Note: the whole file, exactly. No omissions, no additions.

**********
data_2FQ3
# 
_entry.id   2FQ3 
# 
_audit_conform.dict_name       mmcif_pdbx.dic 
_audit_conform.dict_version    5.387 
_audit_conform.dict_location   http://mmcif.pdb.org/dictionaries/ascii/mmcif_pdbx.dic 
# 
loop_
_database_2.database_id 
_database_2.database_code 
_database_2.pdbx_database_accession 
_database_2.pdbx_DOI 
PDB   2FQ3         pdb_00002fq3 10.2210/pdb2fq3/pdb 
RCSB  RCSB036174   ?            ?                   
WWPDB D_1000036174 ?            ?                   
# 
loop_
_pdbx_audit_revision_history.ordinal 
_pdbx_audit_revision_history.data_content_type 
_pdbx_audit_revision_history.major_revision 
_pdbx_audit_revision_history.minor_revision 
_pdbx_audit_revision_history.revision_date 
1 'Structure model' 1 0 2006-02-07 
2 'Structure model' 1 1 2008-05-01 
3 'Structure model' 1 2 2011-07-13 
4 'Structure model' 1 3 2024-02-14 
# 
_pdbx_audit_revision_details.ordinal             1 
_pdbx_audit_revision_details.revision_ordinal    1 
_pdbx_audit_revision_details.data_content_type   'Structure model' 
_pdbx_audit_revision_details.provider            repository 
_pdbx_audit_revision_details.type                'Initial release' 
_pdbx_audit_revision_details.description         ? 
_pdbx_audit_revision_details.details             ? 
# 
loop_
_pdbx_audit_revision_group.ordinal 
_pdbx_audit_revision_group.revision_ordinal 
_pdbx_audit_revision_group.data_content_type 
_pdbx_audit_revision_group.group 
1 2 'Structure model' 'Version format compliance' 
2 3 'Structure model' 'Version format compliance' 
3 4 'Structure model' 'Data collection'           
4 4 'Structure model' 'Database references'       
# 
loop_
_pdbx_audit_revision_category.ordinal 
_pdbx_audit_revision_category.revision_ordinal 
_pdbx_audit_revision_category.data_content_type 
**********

data_2FQ3
# 
_entry.id   2FQ3 
# 
_audit_conform.dict_name       mmcif_pdbx.dic 
_audit_conform.dict_version    5.387 
_audit_conform.dict_location   http://mmcif.pdb.org/dictionaries/ascii/mmcif_pdbx.dic 
# 
loop_
_database_2.database_id 
_database_2.database_code 
_database_2.pdbx_database_accession 
_database_2.pdbx_DOI 
PDB   2FQ3         pdb_00002fq3 10.2210/pdb2fq3/pdb 
RCSB  RCSB036174   ?            ?                   
WWPDB D_1000036174 ?            ?                   
# 
loop_
_pdbx_audit_revision_history.ordinal 
_pdbx_audit_revision_history.data_content_type 
_pdbx_audit_revision_history.major_revision 
_pdbx_audit_revision_history.minor_revision 
_pdbx_audit_revision_history.revision_date 
1 'Structure model' 1 0 2006-02-07 
2 'Structure model' 1 1 2008-05-01 
3 'Structure model' 1 2 2011-07-13 
4 'Structure model' 1 3 2024-02-14 
# 
_pdbx_audit_revision_details.ordinal             1 
_pdbx_audit_revision_details.revision_ordinal    1 
_pdbx_audit_revision_details.data_content_type   'Structure model' 
_pdbx_audit_revision_details.provider            repository 
_pdbx_audit_revision_details.type                'Initial release' 
_pdbx_audit_revision_details.description         ? 
_pdbx_audit_revision_details.details             ? 
# 
loop_
_pdbx_audit_revision_group.ordinal 
_pdbx_audit_revision_group.revision_ordinal 
_pdbx_audit_revision_group.data_content_type 
_pdbx_audit_revision_group.group 
1 2 'Structure model' 'Version format compliance' 
2 3 'Structure model' 'Version format compliance' 
3 4 'Structure model' 'Data collection'           
4 4 'Structure model' 'Database references'       
# 
loop_
_pdbx_audit_revision_category.ordinal 
_pdbx_audit_revision_category.revision_ordinal 
_pdbx_audit_revision_category.data_content_type 